"High water" Memory fragmentation still a thing?

Chris Angelico rosuav at gmail.com
Sat Oct 4 07:57:02 CEST 2014

On Sat, Oct 4, 2014 at 3:48 PM, Steven D'Aprano
<steve+comp.lang.python at pearwood.info> wrote:
> I think that you're conflating a couple of different issues, although I
> welcome correction.
> I don't think that removing the GIL is a requirement for a memory compactor,
> or vice versa. I think that PyPy is capable of plugging in various
> different garbage collectors, including some without the GIL, which may or
> may not include memory compactors. So as far as I can tell, the two are
> independent.
> As far as the GIL in CPython goes, there have been at least two attempts to
> remove it, and they do show strong improvements for multi-threaded code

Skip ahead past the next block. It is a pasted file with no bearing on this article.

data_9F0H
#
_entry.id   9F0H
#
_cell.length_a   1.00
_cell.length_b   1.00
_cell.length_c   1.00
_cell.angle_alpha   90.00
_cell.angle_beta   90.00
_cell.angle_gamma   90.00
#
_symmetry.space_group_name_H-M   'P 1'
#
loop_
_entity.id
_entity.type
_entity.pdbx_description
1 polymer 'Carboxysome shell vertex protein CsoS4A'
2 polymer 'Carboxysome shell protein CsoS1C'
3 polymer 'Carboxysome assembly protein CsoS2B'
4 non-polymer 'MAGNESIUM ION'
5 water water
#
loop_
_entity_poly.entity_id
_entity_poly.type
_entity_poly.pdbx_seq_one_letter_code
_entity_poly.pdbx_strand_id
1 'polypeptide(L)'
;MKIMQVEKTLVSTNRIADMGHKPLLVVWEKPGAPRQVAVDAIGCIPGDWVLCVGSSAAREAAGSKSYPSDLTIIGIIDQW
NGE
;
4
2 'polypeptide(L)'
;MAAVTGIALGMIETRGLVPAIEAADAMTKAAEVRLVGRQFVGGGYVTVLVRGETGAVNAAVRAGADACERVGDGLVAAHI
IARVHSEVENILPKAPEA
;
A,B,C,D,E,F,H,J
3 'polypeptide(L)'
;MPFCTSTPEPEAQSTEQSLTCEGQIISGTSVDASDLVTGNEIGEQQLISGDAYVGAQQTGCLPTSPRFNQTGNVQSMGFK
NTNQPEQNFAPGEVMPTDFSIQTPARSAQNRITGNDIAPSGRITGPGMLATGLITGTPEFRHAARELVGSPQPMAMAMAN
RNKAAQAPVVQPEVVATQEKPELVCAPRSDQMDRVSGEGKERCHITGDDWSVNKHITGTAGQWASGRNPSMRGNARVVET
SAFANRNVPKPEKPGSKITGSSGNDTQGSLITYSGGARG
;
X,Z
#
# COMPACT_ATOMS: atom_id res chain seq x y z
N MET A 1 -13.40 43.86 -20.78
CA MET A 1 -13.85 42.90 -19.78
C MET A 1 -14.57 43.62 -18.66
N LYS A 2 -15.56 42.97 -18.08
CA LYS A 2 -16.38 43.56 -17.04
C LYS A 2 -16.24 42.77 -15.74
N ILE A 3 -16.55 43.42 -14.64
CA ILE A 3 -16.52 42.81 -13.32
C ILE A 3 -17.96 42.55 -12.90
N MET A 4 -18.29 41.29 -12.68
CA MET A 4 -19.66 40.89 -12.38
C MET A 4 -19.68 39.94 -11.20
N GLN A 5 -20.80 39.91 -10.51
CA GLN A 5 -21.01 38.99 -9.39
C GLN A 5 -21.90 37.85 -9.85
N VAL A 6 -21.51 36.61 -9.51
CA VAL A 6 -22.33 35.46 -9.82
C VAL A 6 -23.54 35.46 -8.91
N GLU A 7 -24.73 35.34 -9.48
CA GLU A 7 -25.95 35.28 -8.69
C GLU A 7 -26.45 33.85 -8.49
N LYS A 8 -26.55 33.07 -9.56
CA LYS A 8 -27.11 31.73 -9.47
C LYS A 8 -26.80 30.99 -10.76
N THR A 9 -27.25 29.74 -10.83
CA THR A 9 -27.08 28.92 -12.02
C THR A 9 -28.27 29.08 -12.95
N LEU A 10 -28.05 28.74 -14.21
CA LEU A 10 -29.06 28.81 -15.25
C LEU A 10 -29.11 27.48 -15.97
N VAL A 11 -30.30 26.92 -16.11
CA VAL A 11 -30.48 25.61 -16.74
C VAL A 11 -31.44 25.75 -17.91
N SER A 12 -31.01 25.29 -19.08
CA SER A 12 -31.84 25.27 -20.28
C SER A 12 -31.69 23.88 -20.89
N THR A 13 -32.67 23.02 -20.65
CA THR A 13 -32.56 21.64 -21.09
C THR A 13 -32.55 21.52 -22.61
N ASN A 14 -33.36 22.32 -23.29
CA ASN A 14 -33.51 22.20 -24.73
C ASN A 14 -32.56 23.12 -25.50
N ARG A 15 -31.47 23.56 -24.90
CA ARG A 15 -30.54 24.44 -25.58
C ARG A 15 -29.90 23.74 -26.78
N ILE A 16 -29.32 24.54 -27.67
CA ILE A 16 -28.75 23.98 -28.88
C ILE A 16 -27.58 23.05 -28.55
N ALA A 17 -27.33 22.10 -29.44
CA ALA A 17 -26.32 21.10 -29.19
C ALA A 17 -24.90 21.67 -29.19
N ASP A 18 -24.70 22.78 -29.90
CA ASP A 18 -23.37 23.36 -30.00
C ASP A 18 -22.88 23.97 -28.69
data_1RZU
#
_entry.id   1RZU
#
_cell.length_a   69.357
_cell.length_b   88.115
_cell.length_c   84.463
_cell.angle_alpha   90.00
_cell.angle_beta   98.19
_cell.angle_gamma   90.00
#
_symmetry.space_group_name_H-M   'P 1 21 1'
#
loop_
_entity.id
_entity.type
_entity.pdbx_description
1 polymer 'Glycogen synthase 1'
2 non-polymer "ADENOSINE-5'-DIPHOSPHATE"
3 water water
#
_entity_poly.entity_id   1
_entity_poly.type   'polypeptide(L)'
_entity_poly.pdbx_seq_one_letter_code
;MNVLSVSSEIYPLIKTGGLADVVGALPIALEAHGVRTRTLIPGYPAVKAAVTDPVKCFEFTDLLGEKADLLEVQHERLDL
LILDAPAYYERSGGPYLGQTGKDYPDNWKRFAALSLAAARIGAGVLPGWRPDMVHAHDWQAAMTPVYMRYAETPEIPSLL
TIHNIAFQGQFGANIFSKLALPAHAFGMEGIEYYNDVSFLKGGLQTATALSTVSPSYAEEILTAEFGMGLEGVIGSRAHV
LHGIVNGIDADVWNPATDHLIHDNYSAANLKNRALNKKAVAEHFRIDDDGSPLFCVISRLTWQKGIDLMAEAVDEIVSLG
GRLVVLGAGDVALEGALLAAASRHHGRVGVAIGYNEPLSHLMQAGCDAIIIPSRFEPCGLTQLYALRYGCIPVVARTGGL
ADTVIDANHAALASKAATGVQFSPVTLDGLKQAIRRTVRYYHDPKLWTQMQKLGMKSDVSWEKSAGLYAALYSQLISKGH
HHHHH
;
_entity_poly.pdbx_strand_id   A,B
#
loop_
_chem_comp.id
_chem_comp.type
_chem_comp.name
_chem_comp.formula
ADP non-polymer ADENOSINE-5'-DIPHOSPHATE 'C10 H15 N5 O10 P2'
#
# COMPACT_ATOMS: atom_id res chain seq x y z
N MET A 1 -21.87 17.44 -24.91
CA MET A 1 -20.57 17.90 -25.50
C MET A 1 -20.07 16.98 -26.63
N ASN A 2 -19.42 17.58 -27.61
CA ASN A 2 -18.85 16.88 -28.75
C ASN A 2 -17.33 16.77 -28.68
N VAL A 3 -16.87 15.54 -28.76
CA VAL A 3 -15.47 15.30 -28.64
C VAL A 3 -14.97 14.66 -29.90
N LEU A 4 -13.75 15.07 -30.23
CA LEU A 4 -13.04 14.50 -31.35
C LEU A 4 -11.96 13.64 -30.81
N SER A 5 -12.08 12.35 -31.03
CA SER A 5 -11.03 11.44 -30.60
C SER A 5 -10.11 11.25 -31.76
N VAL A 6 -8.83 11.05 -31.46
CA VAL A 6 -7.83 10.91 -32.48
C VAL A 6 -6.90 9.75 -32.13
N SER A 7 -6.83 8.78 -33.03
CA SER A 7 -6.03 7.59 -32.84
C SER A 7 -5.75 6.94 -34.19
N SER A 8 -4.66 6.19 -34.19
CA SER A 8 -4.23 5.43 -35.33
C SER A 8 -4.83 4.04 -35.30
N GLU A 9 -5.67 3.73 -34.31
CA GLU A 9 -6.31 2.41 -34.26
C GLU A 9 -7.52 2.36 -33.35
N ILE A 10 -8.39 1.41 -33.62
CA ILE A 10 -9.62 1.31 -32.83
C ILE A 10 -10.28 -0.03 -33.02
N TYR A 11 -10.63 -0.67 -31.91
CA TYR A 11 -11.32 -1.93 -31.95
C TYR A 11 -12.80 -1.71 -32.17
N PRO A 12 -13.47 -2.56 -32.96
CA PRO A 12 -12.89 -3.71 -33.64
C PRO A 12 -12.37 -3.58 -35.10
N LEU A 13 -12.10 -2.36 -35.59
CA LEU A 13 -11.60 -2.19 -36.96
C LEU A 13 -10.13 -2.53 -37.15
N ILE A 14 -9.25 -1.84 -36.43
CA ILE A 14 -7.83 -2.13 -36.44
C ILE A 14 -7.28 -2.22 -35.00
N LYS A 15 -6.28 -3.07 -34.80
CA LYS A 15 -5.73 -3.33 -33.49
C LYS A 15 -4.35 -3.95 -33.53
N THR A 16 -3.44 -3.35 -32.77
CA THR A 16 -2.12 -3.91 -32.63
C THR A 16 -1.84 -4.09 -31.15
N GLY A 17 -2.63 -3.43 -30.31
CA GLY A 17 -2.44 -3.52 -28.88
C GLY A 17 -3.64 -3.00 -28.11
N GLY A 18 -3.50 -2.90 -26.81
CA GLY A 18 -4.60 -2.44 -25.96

> running on multi-core machines. Alas, they also show significant *slowdown*
> for single-core machines, and very little improvement on dual-core
> machines.

Not conflating, comparing. In both cases, it's perfectly possible *in
theory* to build a CPython with this change. (GIL removal is clearly
possible in theory, as it's been done in practice.) And *in theory*,
there's some benefit to be gained by doing so. But it's not a case of
"why doesn't python-dev just knuckle down and do it already", as
there's no evidence that it's a real improvement. (A "compile to
machine code" feature might well be purely beneficial, and that's
simply a matter of work - how much work, for how many CPU
architectures, to get how much benefit. But at least that's going to
have a fairly good expectation of performance improvement.) A memory
compactor might well help a narrow set of Python programs (namely,
those which allocate heaps and heaps of memory, then throw away most
of it, and keep running for a long time), but the complexity cost will
make it unlikely to be of benefit.


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